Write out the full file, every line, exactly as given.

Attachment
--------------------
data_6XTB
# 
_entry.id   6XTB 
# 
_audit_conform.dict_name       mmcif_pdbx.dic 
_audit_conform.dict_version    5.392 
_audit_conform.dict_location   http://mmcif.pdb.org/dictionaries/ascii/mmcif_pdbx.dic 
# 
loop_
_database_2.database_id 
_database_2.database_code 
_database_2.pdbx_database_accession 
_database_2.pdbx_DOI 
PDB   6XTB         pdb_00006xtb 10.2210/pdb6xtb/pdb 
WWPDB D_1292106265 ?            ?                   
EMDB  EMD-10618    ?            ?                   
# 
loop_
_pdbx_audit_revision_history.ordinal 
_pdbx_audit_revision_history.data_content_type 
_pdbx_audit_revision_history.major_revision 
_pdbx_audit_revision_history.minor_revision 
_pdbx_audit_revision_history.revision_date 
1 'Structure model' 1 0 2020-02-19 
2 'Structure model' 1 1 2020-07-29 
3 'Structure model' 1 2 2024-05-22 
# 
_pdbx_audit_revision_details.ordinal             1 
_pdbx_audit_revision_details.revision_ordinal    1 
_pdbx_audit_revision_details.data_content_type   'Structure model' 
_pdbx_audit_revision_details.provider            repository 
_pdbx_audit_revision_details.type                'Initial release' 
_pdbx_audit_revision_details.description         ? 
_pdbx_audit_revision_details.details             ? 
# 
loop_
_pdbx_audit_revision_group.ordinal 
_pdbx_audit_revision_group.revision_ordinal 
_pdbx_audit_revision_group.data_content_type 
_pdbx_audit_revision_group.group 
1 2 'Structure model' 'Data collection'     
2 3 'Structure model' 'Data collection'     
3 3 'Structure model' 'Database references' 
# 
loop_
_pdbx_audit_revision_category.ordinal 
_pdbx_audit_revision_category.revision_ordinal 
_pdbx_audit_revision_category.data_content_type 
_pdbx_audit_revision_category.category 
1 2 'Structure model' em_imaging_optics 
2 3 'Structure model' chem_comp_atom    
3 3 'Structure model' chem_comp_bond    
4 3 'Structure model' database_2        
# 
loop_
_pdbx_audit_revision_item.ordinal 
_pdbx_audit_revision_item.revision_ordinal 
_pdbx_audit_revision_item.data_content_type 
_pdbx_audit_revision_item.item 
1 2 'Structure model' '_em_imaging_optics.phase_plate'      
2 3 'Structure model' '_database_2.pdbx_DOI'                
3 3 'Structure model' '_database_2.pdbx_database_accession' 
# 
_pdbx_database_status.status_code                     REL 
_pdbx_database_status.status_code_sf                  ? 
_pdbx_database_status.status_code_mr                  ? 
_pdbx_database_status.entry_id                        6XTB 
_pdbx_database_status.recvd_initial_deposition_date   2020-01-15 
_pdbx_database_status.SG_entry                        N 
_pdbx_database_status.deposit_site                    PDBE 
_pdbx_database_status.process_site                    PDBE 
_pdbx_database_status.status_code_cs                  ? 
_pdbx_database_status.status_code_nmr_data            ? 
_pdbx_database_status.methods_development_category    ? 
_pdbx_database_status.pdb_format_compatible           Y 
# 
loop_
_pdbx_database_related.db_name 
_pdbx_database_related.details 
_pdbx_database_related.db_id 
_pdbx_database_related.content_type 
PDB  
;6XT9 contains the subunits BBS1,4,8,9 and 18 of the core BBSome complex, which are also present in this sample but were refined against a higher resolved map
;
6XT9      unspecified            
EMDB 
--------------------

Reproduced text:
data_6XTB
# 
_entry.id   6XTB 
# 
_audit_conform.dict_name       mmcif_pdbx.dic 
_audit_conform.dict_version    5.392 
_audit_conform.dict_location   http://mmcif.pdb.org/dictionaries/ascii/mmcif_pdbx.dic 
# 
loop_
_database_2.database_id 
_database_2.database_code 
_database_2.pdbx_database_accession 
_database_2.pdbx_DOI 
PDB   6XTB         pdb_00006xtb 10.2210/pdb6xtb/pdb 
WWPDB D_1292106265 ?            ?                   
EMDB  EMD-10618    ?            ?                   
# 
loop_
_pdbx_audit_revision_history.ordinal 
_pdbx_audit_revision_history.data_content_type 
_pdbx_audit_revision_history.major_revision 
_pdbx_audit_revision_history.minor_revision 
_pdbx_audit_revision_history.revision_date 
1 'Structure model' 1 0 2020-02-19 
2 'Structure model' 1 1 2020-07-29 
3 'Structure model' 1 2 2024-05-22 
# 
_pdbx_audit_revision_details.ordinal             1 
_pdbx_audit_revision_details.revision_ordinal    1 
_pdbx_audit_revision_details.data_content_type   'Structure model' 
_pdbx_audit_revision_details.provider            repository 
_pdbx_audit_revision_details.type                'Initial release' 
_pdbx_audit_revision_details.description         ? 
_pdbx_audit_revision_details.details             ? 
# 
loop_
_pdbx_audit_revision_group.ordinal 
_pdbx_audit_revision_group.revision_ordinal 
_pdbx_audit_revision_group.data_content_type 
_pdbx_audit_revision_group.group 
1 2 'Structure model' 'Data collection'     
2 3 'Structure model' 'Data collection'     
3 3 'Structure model' 'Database references' 
# 
loop_
_pdbx_audit_revision_category.ordinal 
_pdbx_audit_revision_category.revision_ordinal 
_pdbx_audit_revision_category.data_content_type 
_pdbx_audit_revision_category.category 
1 2 'Structure model' em_imaging_optics 
2 3 'Structure model' chem_comp_atom    
3 3 'Structure model' chem_comp_bond    
4 3 'Structure model' database_2        
# 
loop_
_pdbx_audit_revision_item.ordinal 
_pdbx_audit_revision_item.revision_ordinal 
_pdbx_audit_revision_item.data_content_type 
_pdbx_audit_revision_item.item 
1 2 'Structure model' '_em_imaging_optics.phase_plate'      
2 3 'Structure model' '_database_2.pdbx_DOI'                
3 3 'Structure model' '_database_2.pdbx_database_accession' 
# 
_pdbx_database_status.status_code                     REL 
_pdbx_database_status.status_code_sf                  ? 
_pdbx_database_status.status_code_mr                  ? 
_pdbx_database_status.entry_id                        6XTB 
_pdbx_database_status.recvd_initial_deposition_date   2020-01-15 
_pdbx_database_status.SG_entry                        N 
_pdbx_database_status.deposit_site                    PDBE 
_pdbx_database_status.process_site                    PDBE 
_pdbx_database_status.status_code_cs                  ? 
_pdbx_database_status.status_code_nmr_data            ? 
_pdbx_database_status.methods_development_category    ? 
_pdbx_database_status.pdb_format_compatible           Y 
# 
loop_
_pdbx_database_related.db_name 
_pdbx_database_related.details 
_pdbx_database_related.db_id 
_pdbx_database_related.content_type 
PDB  
;6XT9 contains the subunits BBS1,4,8,9 and 18 of the core BBSome complex, which are also present in this sample but were refined against a higher resolved map
;
6XT9      unspecified            
EMDB 